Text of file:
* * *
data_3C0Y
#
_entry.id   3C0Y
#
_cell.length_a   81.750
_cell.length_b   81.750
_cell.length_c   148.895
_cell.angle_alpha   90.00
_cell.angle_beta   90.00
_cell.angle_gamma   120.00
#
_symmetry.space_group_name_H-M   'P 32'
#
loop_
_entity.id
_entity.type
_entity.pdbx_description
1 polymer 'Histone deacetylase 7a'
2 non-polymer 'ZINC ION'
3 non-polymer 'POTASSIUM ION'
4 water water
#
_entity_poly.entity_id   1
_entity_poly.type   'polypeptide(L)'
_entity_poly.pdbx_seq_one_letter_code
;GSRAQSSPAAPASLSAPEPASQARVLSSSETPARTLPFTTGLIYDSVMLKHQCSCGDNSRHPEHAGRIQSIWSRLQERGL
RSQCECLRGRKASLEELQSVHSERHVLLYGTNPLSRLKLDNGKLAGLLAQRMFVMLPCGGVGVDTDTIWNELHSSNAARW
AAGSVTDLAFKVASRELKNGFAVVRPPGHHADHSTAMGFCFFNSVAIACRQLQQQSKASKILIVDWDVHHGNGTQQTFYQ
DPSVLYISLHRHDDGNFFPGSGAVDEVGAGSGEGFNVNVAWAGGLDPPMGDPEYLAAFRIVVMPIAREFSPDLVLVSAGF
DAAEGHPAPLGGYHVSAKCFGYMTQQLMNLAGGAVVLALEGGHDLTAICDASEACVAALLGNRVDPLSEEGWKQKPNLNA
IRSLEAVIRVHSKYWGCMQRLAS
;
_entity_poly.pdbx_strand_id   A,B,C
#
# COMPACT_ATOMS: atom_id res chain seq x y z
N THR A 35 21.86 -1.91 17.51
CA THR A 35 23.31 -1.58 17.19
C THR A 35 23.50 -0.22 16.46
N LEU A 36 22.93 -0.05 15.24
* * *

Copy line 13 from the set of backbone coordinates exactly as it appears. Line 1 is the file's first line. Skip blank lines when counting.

#